Routine Prediction of Smoke Transport from Fuel Reduction Burns in Southwest Western Australia
G.A. Mills, D.D.Hess, and R.R. Draxler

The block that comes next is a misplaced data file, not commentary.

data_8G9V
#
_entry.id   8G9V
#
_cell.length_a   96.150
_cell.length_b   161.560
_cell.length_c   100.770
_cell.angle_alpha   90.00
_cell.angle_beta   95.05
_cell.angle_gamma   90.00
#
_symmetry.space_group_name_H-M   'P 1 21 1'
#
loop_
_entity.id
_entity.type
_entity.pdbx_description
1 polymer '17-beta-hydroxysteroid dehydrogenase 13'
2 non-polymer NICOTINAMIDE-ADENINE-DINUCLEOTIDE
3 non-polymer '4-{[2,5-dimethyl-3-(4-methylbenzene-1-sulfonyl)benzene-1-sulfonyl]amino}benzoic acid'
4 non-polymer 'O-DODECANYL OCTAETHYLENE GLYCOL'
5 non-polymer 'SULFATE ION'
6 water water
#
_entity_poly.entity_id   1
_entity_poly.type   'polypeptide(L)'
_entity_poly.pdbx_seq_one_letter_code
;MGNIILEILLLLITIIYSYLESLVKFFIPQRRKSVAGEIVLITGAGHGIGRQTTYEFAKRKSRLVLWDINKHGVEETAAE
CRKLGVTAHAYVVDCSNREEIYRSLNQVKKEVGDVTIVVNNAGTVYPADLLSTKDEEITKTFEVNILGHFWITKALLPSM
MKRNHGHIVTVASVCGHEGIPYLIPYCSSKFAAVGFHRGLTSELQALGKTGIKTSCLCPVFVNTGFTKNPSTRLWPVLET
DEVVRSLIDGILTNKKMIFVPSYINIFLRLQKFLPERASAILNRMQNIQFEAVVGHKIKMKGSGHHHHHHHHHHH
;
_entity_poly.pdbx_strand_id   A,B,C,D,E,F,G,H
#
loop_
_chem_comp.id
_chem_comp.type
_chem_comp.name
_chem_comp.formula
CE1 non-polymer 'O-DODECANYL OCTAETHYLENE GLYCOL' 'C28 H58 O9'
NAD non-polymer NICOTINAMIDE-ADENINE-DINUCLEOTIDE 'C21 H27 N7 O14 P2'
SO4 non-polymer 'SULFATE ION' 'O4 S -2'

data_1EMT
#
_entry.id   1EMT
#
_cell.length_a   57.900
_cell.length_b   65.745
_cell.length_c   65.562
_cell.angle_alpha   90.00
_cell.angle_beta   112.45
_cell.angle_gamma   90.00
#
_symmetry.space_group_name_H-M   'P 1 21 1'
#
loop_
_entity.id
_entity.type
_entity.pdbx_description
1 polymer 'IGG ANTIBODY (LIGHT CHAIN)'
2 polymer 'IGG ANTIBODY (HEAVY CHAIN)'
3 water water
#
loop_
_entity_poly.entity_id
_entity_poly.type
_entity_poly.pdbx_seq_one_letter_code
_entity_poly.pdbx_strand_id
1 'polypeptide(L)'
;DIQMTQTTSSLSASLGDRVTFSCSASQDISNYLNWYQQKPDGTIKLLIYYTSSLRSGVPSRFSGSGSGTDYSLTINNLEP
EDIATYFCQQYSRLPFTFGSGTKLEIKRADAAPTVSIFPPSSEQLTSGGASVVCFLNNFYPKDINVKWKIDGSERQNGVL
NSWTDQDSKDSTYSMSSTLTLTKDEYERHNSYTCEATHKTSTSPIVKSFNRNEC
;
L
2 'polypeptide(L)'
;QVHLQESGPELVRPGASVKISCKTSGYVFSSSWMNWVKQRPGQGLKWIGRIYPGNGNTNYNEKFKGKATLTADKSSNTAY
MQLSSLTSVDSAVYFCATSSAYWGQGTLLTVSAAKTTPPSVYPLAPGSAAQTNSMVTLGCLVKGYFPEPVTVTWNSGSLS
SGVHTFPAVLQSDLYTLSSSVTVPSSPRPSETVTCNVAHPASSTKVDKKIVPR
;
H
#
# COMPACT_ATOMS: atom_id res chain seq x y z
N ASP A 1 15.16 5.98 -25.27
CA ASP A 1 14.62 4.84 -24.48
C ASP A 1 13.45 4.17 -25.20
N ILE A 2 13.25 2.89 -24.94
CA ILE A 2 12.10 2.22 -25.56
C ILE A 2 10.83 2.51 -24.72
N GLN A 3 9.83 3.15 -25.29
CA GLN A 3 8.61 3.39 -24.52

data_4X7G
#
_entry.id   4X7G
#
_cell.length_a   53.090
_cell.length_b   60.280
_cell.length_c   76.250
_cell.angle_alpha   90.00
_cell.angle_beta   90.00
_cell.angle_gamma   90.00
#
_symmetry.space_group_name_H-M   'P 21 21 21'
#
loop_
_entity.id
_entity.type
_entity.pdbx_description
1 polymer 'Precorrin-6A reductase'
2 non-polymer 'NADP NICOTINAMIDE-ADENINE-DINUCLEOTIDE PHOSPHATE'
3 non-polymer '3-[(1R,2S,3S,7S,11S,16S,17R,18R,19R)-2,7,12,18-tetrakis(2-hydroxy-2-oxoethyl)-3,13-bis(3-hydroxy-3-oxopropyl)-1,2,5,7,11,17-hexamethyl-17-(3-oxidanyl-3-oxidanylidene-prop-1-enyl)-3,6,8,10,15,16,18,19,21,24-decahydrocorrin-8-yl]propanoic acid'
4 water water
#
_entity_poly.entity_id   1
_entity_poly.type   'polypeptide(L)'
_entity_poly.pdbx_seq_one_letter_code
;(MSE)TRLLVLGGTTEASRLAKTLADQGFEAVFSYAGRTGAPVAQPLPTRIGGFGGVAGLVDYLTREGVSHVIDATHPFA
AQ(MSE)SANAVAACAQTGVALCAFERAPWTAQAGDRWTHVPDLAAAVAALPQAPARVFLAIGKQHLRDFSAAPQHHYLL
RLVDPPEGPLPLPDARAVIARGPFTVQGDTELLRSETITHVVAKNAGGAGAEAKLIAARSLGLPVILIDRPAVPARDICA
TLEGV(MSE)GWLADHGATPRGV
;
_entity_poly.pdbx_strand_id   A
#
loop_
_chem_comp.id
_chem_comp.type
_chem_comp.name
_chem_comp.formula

Introduction - Several cases of extreme smoke pollution over Perth city in the spring months have highlighted the need to develop accurate techniques to forecast bushfire smoke transport. The events have each attracted widespread media coverage and raised community concerns that the level of smoke pollution may pose a health risk. There has been an increasing demand to provide a forecasting service to alert forestry managers to those days when a major smoke pollution episode is possible. The Bureau of Meteorology Research Centre (BMRC) has recently developed a mesoscale numerical weather prediction system and, in collaboration with NOAA/ARL, implemented a sophisticated Lagrangian dispersion/transport model for long-range air pollution applications. Linking these two systems provides a method of predicting the paths taken by smoke from bushfires, and was applied daily over southwestern Western Australia during the spring/summer of 1996-7. This paper very briefly describes the NWP model and the dispersion models, demonstrates their application in a case of smoke pollution over Perth in November 1995, and then discusses the utility of the experimental daily smoke trajectory forecasts.
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